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What resides in you?

Colossians  •  Sermon  •  Submitted   •  31:56
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As we have been studying Colossians 3 together we have seen a number of imperatives, where Paul is asking us, begging us, telling us things that we really ought to be doing because of our relationships with Jesus.
We are not doing them because they will get us into heaven, but because of the work of Christ in us.
These passages are meant to help us, as believers in how we interact with each other, and with the world around us.
This week, Rocky Mountain Bible Mission had their Shepherd’s conference in Missoula.
Tiffany and I have been able to attend the last couple of conferences and they are always educational and refreshing.
One of the things that I was reminded of through main speaker was that in the passages of scripture that teach us these things.
Passages that specifically help to shape our actions and interactions, passages that tell us how to live, are firmly rooted in the gospel.
We must remember that to be true.
We must remember that if Jesus is not at the center, our actions, are nothing better than morality.
And morality, being a good person is not going to get us to heaven.
Each and every day so long as we have placed our faith in Christ, from the time we open our eyes, we have forces at war within us.
Some days easier than others but each day is a battle.
We are all born of sinful flesh, but when we place our faith in Jesus, His Spirit enters into us.
The Holy Spirit is working in us, leading, guiding, shaping us into the image of Christ.
Through our passage for today, I would like for each of us to address the question of what is it that is taking up residence within me?
We know from Romans 6 for instance that we are no longer slaves to sin, but how often does it still rear its ugly head.
Colossians 3:16 ESV
16 Let the word of Christ dwell in you richly, teaching and admonishing one another in all wisdom, singing psalms and hymns and spiritual songs, with thankfulness in your hearts to God.

Let the word of Christ dwell in you richly.

The Word of Christ.

Our verse this morning begins - Let the word of Christ dwell in you richly.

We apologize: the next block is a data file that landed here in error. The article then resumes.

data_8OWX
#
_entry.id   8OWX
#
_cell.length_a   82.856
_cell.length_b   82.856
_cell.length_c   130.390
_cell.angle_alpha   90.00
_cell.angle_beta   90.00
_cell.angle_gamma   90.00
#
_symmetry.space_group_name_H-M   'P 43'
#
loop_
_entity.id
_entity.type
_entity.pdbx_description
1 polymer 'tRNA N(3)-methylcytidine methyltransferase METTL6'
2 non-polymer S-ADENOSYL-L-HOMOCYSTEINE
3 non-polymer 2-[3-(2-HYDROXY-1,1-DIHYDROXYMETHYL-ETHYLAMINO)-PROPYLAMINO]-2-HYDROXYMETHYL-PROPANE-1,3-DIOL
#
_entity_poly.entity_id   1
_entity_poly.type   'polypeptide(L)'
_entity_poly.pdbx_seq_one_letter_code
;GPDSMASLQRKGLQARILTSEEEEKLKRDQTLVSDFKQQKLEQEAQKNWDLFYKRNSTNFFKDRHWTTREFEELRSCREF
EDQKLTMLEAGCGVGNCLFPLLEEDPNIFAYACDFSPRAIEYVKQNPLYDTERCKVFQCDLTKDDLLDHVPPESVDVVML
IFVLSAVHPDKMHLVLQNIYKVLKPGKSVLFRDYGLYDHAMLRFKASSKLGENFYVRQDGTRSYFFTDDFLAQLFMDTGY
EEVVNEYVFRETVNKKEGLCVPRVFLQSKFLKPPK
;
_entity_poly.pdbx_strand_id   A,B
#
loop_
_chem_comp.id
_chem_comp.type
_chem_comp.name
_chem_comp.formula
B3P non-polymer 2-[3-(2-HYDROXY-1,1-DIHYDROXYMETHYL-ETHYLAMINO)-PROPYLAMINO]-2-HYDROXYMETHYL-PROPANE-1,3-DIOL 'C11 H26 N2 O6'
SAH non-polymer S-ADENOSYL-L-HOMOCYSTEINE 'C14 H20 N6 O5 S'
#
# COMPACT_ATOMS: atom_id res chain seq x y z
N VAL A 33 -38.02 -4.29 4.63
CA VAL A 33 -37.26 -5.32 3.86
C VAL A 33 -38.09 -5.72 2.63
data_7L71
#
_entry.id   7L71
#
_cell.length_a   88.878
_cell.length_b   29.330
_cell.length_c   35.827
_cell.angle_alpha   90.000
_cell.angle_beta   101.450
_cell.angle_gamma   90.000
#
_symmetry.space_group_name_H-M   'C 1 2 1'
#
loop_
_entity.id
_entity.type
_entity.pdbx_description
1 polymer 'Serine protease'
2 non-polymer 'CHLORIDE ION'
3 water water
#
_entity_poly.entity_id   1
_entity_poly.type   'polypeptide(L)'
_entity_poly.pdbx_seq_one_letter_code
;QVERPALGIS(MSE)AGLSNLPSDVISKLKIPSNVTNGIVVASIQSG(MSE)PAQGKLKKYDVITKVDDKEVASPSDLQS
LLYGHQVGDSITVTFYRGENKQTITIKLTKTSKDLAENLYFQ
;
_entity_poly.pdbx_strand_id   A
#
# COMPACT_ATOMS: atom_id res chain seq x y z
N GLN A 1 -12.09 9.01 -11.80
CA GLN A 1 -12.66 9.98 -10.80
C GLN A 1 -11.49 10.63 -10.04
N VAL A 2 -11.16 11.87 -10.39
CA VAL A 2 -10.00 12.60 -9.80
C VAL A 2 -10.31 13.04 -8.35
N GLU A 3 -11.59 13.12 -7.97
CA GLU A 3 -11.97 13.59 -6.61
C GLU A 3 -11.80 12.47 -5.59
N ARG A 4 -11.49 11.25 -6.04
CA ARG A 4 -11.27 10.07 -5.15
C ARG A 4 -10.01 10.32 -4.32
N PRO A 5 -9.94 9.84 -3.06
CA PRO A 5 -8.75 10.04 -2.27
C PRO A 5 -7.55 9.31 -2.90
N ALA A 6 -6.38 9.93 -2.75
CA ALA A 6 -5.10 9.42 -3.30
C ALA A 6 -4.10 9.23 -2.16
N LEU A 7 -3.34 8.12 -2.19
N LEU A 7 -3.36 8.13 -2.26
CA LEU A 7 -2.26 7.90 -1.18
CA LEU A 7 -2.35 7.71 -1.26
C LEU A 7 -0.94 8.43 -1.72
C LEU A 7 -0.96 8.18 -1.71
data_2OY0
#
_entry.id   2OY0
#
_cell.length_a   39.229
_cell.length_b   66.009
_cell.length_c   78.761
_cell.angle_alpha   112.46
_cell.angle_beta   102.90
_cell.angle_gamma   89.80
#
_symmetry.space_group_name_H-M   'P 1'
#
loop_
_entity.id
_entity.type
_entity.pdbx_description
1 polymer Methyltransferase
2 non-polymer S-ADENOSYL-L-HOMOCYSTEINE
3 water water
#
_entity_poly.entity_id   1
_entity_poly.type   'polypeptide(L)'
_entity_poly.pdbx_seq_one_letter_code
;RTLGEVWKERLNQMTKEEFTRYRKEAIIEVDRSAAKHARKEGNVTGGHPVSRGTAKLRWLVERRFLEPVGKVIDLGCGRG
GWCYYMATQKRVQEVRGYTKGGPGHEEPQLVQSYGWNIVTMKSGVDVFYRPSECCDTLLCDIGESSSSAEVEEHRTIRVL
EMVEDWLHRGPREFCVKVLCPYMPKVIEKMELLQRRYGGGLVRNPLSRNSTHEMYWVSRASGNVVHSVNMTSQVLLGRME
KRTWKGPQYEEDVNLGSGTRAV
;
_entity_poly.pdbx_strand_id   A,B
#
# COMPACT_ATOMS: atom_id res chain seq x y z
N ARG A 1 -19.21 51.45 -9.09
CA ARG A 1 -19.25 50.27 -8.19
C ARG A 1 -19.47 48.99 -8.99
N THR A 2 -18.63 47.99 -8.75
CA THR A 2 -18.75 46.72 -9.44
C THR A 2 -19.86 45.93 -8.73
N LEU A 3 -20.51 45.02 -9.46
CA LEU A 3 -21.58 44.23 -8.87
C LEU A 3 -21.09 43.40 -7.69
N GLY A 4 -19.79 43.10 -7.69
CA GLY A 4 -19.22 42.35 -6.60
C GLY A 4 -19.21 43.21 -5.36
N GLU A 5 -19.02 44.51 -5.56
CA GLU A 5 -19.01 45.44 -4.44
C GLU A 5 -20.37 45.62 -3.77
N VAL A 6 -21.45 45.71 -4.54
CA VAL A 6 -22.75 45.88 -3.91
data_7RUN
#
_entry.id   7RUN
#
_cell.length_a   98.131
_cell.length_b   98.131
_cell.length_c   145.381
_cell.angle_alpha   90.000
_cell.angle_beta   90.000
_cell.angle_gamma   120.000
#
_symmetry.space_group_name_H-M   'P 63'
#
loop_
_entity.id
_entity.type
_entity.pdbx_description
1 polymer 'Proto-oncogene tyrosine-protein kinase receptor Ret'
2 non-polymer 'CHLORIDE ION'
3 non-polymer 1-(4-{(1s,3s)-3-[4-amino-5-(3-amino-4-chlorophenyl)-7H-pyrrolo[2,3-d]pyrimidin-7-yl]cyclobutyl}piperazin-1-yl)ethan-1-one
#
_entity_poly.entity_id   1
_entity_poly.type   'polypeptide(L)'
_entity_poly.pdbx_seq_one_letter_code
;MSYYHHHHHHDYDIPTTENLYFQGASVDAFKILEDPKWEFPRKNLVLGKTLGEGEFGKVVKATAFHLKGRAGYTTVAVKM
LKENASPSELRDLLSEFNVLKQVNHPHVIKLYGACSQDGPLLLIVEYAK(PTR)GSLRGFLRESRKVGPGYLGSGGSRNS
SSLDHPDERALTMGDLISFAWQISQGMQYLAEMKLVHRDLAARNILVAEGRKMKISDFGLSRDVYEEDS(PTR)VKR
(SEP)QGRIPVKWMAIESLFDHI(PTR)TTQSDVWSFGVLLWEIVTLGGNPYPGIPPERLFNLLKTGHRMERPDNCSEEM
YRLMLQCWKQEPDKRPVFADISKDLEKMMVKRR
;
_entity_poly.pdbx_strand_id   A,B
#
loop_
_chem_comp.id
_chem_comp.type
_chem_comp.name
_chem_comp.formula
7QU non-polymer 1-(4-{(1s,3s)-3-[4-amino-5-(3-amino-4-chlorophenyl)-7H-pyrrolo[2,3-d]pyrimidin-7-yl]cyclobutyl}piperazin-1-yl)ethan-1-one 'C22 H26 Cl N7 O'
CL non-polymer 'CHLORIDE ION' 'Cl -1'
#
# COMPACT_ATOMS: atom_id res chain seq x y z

So what is it that Paul is instructing us to do here?
We must first look to the word of Christ.
What is it?
Those of us who have been in the church for a while probably have some ideas and are probably correct, but it is also important to know the connection. The why.
We can begin very literally, let the very words that Christ spoke dwell in you.
Did the believers in the church of Colosse audibly hear Christ teach?
Most likely not, but they did have the OT scriptures, as well as stories and songs.
We believe that God, and by association of the trinity, Christ is the author of scripture.
We see from the context of the book as well -
Colossians 1:5 ESV
5 because of the hope laid up for you in heaven. Of this you have heard before in the word of the truth, the gospel,
Colossians 1:25 ESV
25 of which I became a minister according to the stewardship from God that was given to me for you, to make the word of God fully known,
That the word is the gospel. The good news.

Christ is the Word, the wisdom of God, the truth; and truth as well as grace came by Him.

There is great power in the word.
Psalm 33:6 ESV
6 By the word of the Lord the heavens were made, and by the breath of his mouth all their host.
We see through the creation account in Genesis that God simply speaks, and creation happens.
This force is extremely powerful, I would also add uncontrollable. We have no control over it whatsoever.
The word of Christ them is the message about Christ.
It is the message that contains new life, new creation.
The word of Christ contains the wealth of God’s wisdom.
Believers do not need special visions to enhance the wisdom they already have in the word of Christ.
The word of Christ is the greatest force that ever can act upon a person.
For the word of Christ has the power to save, and the power to condemn.

Let the word dwell in you richly.

What is it though that is to be done with this powerful word.
Our verse tells us - Let the word of Christ dwell in you richly.